Category Archives: Chapter Three

Chapter Three: Story Eight

“Here’s the thing,” Christopher told Eudora prior to Interfacing practice. “You don’t realize how big tentaclebeasts actually are.”

“Are they different over here than over there?”

“No, or rather, not like you’re thinking. The ones we work with don’t actually change in size. But, compared to most of their kind, they’re tiny. Insignificant, even. That’s why they were losing the war, badly enough to seek any help they can find.”

“What is the tentaclebeast war about, then?”

“Same as any war I suppose. Two groups who want to rule the same patch of ground. Tentaclebeast society is all about size and strength. The big ones get to have what they want, and the little ones have to wait for the table scraps. The little guys decided they didn’t like it anymore. So they told the big ones they’d had enough. They were ignored. So they fought it out. Except, something had changed. There were of course all sorts of tussles and scrapes before. That’s how they determine rank.”

“Like wolves in a pack?”

“Precisely. But this time, instead of the loser accepting defeat, and instead of lone struggles for individual rank, these smaller tentaclebeasts banded together, and attacked in groups. And kept on attacking. They weren’t willing to accept things as they stood any longer.”

“But they couldn’t defeat the larger ones?”

“No. And when I say larger…well, some that I’ve seen, they’re the size of a house.”

“A house? This house?”

“Not so large as that. But a more modest dwelling, certainly.”

“How could something small enough to ride on our shoulders have a prayer against something like that? They must be mad.”

“Maybe they are. But they’re also the only ones who offered to help us. The larger ones, if they even know we exist or that they’re harming our world, don’t care. It’s inconsequential to them.”

“And do we do anything to harm their world?”

“Not that we’ve been able to tell, so far. But who knows? When it comes down to it, we have only made the acquaintance of very few tentaclebeasts. We of course don’t know precisely how many there are, but our allies have made us to understand there are a great many.”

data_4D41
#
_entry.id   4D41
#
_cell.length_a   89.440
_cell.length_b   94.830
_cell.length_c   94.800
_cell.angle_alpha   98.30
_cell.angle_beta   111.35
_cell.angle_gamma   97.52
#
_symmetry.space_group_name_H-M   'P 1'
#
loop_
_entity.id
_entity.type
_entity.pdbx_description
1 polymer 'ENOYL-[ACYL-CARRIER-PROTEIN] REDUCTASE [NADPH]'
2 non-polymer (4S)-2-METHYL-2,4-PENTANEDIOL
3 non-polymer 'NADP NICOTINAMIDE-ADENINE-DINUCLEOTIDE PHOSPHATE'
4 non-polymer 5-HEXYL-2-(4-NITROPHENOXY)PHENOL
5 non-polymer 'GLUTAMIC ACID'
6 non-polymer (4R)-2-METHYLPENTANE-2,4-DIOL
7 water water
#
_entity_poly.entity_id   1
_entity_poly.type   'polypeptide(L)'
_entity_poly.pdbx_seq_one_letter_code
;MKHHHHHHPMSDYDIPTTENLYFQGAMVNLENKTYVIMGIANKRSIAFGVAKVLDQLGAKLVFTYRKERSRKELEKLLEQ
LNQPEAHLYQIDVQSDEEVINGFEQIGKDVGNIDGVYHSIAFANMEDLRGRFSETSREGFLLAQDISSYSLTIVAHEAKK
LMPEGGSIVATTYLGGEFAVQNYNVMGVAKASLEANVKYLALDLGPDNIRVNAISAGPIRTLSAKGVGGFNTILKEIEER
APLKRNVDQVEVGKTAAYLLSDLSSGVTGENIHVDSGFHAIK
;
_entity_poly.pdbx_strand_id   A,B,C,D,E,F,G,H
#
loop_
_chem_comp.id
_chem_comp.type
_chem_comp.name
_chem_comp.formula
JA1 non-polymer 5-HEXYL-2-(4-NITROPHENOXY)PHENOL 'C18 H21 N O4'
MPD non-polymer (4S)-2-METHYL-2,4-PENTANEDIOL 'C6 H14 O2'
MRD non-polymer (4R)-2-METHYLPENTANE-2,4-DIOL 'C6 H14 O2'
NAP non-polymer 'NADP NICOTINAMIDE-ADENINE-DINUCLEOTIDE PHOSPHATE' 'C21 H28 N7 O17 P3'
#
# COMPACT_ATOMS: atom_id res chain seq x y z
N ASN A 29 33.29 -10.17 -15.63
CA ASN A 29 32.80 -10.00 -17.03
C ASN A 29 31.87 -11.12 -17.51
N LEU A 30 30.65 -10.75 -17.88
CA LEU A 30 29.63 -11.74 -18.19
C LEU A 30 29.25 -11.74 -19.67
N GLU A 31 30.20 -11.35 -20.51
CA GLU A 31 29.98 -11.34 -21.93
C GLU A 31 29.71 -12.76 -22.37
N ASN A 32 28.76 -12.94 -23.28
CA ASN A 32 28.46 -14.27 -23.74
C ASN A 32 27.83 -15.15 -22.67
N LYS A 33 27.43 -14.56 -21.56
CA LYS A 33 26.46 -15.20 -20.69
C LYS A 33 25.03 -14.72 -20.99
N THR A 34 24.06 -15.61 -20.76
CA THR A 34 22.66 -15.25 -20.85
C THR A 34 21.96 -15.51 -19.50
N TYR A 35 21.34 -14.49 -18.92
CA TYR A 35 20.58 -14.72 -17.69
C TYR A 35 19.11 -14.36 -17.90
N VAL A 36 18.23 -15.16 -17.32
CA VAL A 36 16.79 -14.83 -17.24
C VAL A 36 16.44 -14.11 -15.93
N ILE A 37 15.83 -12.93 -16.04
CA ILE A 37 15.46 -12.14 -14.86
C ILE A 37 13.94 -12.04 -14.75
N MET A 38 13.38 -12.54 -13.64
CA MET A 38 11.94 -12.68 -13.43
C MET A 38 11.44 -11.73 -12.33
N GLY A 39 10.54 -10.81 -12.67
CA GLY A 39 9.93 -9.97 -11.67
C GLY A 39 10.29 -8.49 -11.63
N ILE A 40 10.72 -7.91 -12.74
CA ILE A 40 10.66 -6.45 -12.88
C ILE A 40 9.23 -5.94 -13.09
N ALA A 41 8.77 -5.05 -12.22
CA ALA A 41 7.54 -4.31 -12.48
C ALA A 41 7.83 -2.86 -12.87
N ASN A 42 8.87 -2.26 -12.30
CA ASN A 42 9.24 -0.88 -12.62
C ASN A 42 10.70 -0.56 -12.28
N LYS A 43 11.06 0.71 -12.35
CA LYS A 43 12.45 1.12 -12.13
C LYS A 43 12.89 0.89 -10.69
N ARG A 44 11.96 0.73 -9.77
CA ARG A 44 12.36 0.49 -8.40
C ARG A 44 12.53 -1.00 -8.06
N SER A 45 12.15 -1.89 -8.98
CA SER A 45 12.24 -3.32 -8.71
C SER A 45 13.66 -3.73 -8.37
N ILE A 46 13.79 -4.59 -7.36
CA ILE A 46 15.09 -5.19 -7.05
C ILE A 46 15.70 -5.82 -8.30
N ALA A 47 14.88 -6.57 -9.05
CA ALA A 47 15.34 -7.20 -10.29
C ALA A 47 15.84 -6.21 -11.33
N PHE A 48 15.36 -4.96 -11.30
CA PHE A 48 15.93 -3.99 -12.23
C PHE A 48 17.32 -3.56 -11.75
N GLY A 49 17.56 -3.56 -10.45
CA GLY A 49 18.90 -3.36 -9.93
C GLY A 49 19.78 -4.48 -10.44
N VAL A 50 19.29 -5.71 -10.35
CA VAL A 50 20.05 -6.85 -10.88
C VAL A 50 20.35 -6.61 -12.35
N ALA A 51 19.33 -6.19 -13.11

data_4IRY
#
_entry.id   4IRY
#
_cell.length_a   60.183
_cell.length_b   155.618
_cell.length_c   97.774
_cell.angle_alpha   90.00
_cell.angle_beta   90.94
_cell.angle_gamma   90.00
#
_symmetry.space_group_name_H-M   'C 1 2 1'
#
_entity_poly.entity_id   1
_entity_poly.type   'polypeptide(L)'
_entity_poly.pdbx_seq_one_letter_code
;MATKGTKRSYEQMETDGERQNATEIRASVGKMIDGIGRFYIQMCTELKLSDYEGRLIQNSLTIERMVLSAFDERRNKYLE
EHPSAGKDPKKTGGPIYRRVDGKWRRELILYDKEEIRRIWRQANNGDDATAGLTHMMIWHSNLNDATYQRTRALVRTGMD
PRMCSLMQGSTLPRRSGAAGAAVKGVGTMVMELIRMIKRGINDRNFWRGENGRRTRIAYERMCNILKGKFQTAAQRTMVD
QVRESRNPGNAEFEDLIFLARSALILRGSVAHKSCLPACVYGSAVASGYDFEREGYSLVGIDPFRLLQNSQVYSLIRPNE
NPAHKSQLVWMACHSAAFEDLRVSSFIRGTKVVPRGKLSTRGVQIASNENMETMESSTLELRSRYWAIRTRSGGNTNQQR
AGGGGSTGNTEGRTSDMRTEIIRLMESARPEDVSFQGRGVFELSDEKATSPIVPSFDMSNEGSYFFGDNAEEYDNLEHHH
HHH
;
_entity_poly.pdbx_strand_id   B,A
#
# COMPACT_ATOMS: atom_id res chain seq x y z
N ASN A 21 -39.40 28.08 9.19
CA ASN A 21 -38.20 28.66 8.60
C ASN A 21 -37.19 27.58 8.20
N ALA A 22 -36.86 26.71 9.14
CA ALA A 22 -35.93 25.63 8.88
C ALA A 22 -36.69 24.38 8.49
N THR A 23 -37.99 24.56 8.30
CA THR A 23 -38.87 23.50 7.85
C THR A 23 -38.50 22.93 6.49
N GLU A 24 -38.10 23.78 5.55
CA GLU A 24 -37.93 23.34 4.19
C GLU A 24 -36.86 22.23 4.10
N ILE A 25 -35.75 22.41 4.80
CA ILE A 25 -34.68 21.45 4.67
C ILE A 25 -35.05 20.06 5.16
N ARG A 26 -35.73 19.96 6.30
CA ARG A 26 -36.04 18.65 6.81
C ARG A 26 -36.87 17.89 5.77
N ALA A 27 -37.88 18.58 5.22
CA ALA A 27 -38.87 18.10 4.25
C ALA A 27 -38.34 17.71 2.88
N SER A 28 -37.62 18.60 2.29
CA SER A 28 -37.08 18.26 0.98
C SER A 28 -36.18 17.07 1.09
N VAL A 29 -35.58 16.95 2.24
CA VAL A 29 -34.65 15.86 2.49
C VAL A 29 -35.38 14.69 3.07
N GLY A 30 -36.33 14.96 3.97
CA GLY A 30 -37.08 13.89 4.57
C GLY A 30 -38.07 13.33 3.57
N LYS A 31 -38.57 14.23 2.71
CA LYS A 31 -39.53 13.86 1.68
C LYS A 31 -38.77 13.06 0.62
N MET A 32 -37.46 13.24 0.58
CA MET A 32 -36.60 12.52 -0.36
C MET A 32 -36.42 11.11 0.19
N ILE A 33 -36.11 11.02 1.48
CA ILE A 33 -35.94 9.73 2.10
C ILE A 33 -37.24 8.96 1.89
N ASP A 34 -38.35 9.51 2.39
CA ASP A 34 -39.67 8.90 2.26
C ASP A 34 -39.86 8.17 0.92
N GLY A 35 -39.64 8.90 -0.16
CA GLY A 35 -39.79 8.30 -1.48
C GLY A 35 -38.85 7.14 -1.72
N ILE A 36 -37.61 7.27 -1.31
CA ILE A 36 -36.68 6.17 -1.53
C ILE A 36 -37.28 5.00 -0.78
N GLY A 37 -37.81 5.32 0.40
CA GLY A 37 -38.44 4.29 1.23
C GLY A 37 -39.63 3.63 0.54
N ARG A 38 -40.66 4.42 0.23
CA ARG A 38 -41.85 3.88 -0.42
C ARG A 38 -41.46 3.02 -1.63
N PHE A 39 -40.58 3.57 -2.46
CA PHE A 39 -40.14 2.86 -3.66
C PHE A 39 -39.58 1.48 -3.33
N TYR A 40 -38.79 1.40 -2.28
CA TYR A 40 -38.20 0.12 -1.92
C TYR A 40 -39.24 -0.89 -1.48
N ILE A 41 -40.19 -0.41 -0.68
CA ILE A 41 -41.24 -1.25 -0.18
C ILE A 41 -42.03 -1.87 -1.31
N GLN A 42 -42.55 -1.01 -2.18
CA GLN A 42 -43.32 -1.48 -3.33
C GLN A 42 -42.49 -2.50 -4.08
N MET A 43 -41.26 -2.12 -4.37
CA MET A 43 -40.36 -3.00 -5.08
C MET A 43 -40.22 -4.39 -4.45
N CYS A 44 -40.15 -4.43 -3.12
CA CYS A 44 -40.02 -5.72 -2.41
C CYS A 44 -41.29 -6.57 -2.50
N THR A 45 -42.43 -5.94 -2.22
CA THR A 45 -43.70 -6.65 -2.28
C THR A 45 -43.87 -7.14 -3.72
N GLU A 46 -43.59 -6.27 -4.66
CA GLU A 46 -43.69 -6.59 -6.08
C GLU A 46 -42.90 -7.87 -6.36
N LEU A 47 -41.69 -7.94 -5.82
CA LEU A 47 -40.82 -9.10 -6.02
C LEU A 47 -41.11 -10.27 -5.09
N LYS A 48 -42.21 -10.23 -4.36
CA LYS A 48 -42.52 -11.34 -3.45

Gigi entered the room, with Inky riding on her shoulders. “Reporting for training, sir,” she said to Captain Drury.

“Very good, Valentine. Since you’re early, show Wright to the tentaclebeast quarters to pick up her partner.”

“Sir, yes sir. Right this way,” she said, gesturing to Eudora.

“Uh, sir?” Eudora said to Christopher before they could go.

“Yes, Wright?”

“I was wondering if I…might request a different tentaclebeast counterpart this time, sir?”

“Sorry, Wright, but unfortunately there are no other volunteers.”

“Sir, you mean no other tentaclebeasts will work with me, sir?”

“Correct. But I wouldn’t trouble myself about it, Wright. Better get a move on so we can begin training.” And indeed, Richard and Douglas were entering the room, tentaclebeasts at the ready.

“Sir, yes sir,” Eudora replied as she’d been taught. The military customs were coming to her slowly after a lifetime of ladylike training. Gigi nodded and Eudora followed her to the tentaclebeast quarters.

“It’s nothing personal, on their part,” Gigi volunteered helpfully.

“Thank you.”

“No, really, I mean it. The others probably just feel you’ve been spoken for. They’re very conscientious of rank, amongst themselves.”

“So my current counterpart is highly situated amongst his kind?”

“Something like that…it’s more that they feel for whatever reason that he’s a right to work with you first.”

“So glad he’s grown attached,” Eudora said under her breath, not with a little sarcasm. Gigi either didn’t hear or chose to ignore the statement, and they were soon to the tentaclebeast quarters. The creature she had worked with before was waiting, his burgundy tentacles stretched out behind him supporting that odd “cloak” he’d shown before, six eyes watching her with an unblinking stare. She pushed aside her unease.

“Good day…” She realized she had no name for him. “Good day to you. I should like to Interface with you now, if you are agreeable,” Eudora said, as she held out her arms.

The creature wasted no time, but wrapped a tentacle about her arm, snapping the other into place as he landed hard on her shoulders. She felt the discs on his tentacles sucking and releasing her skin, in a rippling pattern, going painfully up and down her arms.

She had steeled herself against making any sound, but she didn’t expect Interfacing to hit her so quickly. It surged into her consciousness like a wave at the ocean, and her mind was transported back to trips to visit her grandparents, on her father’s side, at their island home outside Listle. She could feel the sand under her feet, and then she was playing in it, making a castle she’d made when she was six. She felt the grainy, wet stuff between her fingers as she sculpted it, smiling up at her older brother, John—

John, you’re dead. This isn’t real. She imagined an enormous door slamming on the scene, much as she had with the memory of her father’s study, and seethed at the beast on her shoulders.